Originally posted on Crystal Ball Run  |  Last updated 12/10/12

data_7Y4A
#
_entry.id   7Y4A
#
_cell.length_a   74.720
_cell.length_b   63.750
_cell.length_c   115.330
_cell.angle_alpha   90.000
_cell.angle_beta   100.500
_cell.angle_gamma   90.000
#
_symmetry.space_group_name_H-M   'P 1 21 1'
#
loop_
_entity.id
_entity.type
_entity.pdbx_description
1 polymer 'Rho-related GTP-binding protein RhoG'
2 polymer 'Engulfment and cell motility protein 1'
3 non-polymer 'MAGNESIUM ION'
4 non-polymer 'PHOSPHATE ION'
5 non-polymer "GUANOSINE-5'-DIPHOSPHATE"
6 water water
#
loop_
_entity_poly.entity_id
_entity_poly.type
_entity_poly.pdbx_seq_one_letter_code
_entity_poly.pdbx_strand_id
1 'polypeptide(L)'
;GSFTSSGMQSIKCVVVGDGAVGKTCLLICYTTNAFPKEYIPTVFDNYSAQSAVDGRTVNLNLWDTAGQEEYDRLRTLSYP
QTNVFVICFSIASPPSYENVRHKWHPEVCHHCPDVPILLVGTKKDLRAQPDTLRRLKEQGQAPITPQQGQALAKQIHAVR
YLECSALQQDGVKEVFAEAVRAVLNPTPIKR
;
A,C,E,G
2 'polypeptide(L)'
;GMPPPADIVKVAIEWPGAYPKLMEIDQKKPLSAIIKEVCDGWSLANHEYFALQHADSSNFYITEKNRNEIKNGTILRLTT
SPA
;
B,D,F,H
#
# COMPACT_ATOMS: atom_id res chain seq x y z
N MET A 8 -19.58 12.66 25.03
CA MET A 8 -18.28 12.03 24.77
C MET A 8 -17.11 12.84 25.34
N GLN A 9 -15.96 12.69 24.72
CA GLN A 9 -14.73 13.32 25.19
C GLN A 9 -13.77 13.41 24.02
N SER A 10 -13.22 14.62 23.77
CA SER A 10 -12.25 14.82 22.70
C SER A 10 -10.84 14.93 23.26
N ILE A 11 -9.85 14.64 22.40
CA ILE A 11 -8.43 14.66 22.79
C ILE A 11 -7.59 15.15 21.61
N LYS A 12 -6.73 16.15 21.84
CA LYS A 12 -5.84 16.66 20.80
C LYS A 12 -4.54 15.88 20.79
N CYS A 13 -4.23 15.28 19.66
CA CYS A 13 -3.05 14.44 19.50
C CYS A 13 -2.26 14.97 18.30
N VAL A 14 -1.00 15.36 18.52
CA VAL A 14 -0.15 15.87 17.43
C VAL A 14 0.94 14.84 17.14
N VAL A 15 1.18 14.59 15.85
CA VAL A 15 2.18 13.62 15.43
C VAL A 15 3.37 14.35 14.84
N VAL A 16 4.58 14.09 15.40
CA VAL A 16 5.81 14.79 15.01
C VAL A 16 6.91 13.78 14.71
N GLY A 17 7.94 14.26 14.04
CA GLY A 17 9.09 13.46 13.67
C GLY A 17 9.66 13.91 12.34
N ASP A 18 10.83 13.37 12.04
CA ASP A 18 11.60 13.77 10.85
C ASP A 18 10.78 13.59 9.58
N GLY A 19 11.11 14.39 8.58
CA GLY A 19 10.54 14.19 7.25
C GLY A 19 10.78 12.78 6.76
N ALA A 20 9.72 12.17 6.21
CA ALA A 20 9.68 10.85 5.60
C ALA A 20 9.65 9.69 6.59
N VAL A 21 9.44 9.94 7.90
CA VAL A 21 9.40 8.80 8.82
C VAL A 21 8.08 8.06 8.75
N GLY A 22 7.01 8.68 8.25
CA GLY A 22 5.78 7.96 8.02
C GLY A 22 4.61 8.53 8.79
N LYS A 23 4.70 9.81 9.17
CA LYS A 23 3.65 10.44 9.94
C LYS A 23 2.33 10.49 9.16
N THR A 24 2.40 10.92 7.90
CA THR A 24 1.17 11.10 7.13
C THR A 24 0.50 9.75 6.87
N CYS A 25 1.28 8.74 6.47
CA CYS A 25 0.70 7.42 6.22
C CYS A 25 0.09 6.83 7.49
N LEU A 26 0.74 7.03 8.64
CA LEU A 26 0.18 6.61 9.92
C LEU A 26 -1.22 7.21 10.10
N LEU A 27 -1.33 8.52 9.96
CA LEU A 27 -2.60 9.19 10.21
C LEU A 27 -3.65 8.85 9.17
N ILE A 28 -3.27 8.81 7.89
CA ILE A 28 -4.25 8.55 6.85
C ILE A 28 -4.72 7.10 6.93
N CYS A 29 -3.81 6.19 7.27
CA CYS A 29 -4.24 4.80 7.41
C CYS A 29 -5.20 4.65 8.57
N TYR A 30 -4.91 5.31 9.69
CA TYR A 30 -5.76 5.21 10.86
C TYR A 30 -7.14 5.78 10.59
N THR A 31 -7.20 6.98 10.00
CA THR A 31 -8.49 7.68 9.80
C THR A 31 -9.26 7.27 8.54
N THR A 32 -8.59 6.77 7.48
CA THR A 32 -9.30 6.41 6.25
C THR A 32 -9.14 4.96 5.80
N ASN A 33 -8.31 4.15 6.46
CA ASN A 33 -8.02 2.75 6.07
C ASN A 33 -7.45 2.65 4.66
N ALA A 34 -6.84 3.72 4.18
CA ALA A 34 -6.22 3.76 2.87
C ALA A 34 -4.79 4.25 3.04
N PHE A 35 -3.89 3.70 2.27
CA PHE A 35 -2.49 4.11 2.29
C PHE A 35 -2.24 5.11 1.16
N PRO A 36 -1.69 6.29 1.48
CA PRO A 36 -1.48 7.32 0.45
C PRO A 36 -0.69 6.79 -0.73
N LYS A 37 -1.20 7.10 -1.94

Never underestimate the power of believing your team is doomed to fail. I wrote that article back in May after a tumultuous spring that left Notre Dame fans with more questions than answers. If I could do it all over again, I’d write the exact same words. At the time, the Irish stared down a brutal schedule with no secondary and a quarterback derby that hinged on, as one revered blogger put it, Brian Kelly learning to ride on rainbows. The implication was not so much that Kelly would need to find a pot of gold in order to be successful, but that, in true Irish fashion, he’d be intercepted before he ever got there. After all the turmoil of the last decade – the bad bounces, impossible academics and decided schematic advantages – the Irish found themselves in a position nobody ever saw coming: They could actually exceed expectations. And they did. Indeed, Kelly is deserving of his “Coach of the Year” honors and his success stems directly from the way he handled his quarterback dilemma. After two consecutive 8-5 campaigns, it was a pivotal season long before quarterback Tommy Rees had a run-in with the law in the spring. Kelly could’ve gone the conservative route and handed the starting job back to Rees (post-suspension) or even to Andrew Hendrix, a junior who saw some playing time last year. Instead, he opted for Everett Golson, a redshirt freshman from South Carolina, who lacked the game experience but possessed the athleticism to be a major playmaker. The move was not a surprise. Some insiders believe Kelly decided on his 2012 quarterback midway through last season. What was surprising, though, was how a decisive shift in philosophy could feel so indecisive and still work. Golson’s inexperience and shaky play in games against Purdue and Stanford forced Kelly to use Rees in critical situations. To Rees’ credit, he delivered in a big way. To the point that he was labeled a “closer” by some and Notre Dame’s first half MVP by others.  On the surface, the situation had all the makings of a full-blown quarterback controversy. In reality, the transition was just slower and more uncomfortable than normal. One week after leading the Irish to an overtime victory over Stanford, Rees took over for a concussed Golson and struggled in a close win over BYU. The following week, Golson returned and logged the best performance of his young career in a road test against Oklahoma. From that point forward, it was clear that Kelly could trust Golson, and it marked the beginning of the end for Rees’ playing time. A week later, with its back against the wall against Pitt, Rees made another relief appearance and faltered badly. That was that. Ultimately, it was Golson who re-entered against Pitt, led Notre Dame to uncertain victory, and preserved an undefeated season. Since then, Rees has been a virtual non-factor, Hendrix hasn’t been seen or heard, and the inevitable transfer of the highly touted and currently redshirted Gunner Kiel seems perfectly intact. The nurturing of Golson into a full-time starter represents Kelly’s finest job as a head football coach and proves why Notre Dame hired him in the first place: he can develop talent. Though the senior leadership from stars like Manti Te’o cannot be overlooked, neither should Kelly’s skill in bringing along the underclassmen, especially on defense, who have made the Irish championship run a reality. This is a younger team than most realize. Notre Dame has been installed as a 10-point underdog in advance of its title game against Alabama. There’s no doubt that this will be the most challenging game of the season, and the SEC’s track record of success on the biggest stage is well-documented. It is difficult to argue that Alabama wasn’t the best football team throughout the course of the regular season. Most analysts aren’t asking if Notre Dame can win, but whether the Irish can even keep it close. However, this is familiar territory. Questions about whether the offense can move the ball on a solid defense are legitimate; concerns over the defense taming a truly powerful offense are fair. But the same questions have lingered all season long, and Kelly has found the right answers. Maybe this is all part of Kelly’s long game. The Irish never had a chance, right? Lord knows they fooled me.
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